Sheet music for Bassoon

"Hallelujah, Amen" from "Judas Maccabäus" (HWV 63) for Piano & Woodwind Quartet

5 parts5 pages01:255 years ago8,100 views
Flute, Oboe, Clarinet, Bassoon, Piano
"Judas Maccabaeus" (HWV 63) is an oratorio in three acts composed in 1746 by George Frideric Handel based on a libretto written by Thomas Morell. The oratorio was devised as a compliment to the victorious Prince William Augustus, Duke of Cumberland upon his return from the Battle of Culloden (16 April 1746). Other catalogues of Handel's music have referred to the work as HG xxii; and HHA 1/24. Morell's libretto is based on the deuterocanonical 1 Maccabees (2-8), with motives added from the Antiquitates Judaicae by Flavius Josephus.

The events depicted in the oratorio are from the period 170-160 BC when Judea was ruled by the Seleucid Empire which undertook to destroy the Jewish religion. Being ordered to worship Zeus, many Jews obeyed under the threat of persecution, however some did not. One who defied was the elderly priest Mattathias who killed a fellow Jew who was about to offer a pagan sacrifice. After tearing down a pagan altar, Mattathias retreated to the hills and gathered others who were willing to fight for their faith.

"Hallelujah, Amen" is from ACT III depicting Victory that has finally been achieved for the Jewish people. News arrives that Rome is willing to form an alliance with Judas against the Seleucid empire. The people rejoice that peace has at last come to their country (O lovely peace).

Although originally written for Opera, I created this arrangement for Acoustic Piano & Woodwind Quartet (Flute, Oboe, Bb Clarinet and Bassoon).

"Fossils" from the "Carnival of the Animals" for Winds & Strings

13 parts7 pages01:212 years ago3,461 views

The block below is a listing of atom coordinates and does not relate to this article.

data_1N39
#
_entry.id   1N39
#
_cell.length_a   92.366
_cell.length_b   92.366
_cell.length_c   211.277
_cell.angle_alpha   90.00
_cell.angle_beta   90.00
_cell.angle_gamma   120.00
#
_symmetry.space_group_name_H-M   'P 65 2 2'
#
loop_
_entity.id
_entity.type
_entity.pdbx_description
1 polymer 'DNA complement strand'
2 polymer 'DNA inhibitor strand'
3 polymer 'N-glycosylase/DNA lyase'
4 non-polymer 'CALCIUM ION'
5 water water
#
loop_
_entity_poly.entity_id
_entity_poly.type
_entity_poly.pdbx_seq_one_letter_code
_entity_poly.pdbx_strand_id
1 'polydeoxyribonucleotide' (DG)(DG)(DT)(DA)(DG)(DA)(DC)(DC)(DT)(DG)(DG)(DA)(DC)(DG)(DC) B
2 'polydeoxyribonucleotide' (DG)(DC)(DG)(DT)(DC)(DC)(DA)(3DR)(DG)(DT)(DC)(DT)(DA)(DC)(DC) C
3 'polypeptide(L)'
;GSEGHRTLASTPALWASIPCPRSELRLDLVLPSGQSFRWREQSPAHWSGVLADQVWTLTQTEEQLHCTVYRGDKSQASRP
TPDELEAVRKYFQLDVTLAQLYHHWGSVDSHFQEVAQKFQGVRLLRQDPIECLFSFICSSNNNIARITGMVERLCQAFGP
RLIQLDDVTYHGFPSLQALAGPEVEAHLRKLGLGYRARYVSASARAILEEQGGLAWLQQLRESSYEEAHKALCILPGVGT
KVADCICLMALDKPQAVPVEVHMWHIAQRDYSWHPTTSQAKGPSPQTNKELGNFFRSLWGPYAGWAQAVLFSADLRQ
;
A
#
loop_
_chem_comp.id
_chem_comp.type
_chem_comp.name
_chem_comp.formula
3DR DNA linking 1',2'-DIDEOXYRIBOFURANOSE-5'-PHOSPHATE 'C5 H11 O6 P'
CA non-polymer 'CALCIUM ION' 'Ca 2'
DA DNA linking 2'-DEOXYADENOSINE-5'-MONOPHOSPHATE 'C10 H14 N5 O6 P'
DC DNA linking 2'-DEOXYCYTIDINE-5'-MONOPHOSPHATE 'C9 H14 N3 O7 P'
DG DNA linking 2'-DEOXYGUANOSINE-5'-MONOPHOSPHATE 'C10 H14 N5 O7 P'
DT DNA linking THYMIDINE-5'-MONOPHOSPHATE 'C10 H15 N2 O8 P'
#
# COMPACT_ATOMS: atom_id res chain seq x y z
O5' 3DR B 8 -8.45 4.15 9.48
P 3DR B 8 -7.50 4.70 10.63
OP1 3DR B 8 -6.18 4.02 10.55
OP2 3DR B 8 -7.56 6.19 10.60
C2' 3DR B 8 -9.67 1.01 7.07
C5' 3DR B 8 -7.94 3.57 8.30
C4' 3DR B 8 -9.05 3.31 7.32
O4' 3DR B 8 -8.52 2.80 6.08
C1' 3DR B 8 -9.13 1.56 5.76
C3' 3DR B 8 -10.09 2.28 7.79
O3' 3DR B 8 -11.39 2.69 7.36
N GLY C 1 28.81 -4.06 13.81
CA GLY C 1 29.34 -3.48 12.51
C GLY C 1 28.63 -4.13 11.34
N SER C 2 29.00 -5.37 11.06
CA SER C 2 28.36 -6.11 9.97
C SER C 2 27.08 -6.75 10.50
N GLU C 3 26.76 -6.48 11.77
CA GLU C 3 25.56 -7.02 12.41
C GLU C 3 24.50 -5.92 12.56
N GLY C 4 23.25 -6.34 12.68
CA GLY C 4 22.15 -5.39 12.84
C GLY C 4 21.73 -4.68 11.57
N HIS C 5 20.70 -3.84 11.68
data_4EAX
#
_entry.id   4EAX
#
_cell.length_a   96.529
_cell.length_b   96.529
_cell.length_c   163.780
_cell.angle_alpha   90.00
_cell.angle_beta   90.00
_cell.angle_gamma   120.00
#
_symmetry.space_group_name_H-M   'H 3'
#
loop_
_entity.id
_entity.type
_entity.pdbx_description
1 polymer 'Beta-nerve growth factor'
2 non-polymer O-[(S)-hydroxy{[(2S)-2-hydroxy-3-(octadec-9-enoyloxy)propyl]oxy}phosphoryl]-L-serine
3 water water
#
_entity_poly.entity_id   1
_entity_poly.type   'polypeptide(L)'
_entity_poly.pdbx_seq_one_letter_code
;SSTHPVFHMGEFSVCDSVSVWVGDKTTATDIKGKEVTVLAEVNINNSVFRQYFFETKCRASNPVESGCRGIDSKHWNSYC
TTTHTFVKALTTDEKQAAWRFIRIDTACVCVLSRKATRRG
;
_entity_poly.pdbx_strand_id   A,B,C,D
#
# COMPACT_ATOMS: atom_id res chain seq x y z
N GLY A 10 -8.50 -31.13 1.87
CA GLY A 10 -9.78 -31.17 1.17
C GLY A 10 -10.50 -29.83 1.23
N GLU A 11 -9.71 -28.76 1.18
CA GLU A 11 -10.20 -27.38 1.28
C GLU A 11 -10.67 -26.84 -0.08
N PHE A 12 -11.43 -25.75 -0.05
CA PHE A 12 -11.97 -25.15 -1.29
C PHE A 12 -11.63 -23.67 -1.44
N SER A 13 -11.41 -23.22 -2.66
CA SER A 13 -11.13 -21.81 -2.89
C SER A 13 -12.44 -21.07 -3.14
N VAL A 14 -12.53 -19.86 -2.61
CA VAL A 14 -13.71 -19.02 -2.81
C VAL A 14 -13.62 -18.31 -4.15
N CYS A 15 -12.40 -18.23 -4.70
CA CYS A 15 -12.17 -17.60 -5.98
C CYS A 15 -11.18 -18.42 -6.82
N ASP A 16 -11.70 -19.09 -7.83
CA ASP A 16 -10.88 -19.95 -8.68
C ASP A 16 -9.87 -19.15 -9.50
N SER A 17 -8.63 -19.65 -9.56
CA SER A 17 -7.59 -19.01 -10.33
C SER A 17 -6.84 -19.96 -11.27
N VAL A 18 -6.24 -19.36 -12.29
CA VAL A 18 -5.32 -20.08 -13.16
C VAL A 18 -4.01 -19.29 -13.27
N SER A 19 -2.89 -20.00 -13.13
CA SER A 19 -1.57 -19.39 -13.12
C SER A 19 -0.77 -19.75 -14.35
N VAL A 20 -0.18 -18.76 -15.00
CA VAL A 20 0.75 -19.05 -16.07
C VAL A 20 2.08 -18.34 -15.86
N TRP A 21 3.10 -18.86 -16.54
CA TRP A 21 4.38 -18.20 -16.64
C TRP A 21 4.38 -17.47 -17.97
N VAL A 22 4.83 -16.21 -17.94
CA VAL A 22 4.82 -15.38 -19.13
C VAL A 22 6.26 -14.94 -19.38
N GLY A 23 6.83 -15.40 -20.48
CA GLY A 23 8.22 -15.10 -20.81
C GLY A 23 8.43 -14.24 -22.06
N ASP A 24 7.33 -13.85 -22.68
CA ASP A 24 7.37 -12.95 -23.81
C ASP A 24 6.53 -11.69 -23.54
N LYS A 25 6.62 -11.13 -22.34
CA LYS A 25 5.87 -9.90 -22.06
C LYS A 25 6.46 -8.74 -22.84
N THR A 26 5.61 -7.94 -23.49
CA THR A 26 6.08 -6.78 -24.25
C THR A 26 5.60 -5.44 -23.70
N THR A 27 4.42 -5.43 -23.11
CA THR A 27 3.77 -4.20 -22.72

Piccolo, Flute, Oboe, Clarinet, English Horn, French Horn, Bassoon, Percussion, Violin(2), Viola, Cello, Contrabass
"The Carnival of the Animals" is a musical suite of fourteen movements by the French Romantic composer Camille Saint-Saëns.

It was composed in February 1886 while Saint-Saëns was vacationing in a small Austrian village. It was originally scored for a chamber group of flute/piccolo, clarinet (B flat and C), two pianos, glass harmonica, xylophone, two violins, viola, cello and double bass, but is usually performed today with a full orchestra of strings, and with a glockenspiel substituting for the rare glass harmonica. The term for this rare 11-piece musical ensemble is a "hendectet" or an "undectet."

Saint-Saëns, apparently concerned that the piece was too frivolous and likely to harm his reputation as a serious composer, suppressed performances of it and only allowed one movement, Le cygne, to be published in his lifetime. Only small private performances were given for close friends like Franz Liszt.

Saint-Saëns did, however, include a provision which allowed the suite to be published after his death. It was first performed on 26 February 1922, and it has since become one of his most popular works. It is a favorite of music teachers and young children, along with Prokofiev's Peter and the Wolf and Britten's The Young Person's Guide to the Orchestra. In fact, it is very common to see any combination of these three works together on modern CD recordings.

Movement 12. Fossiles (Fossils)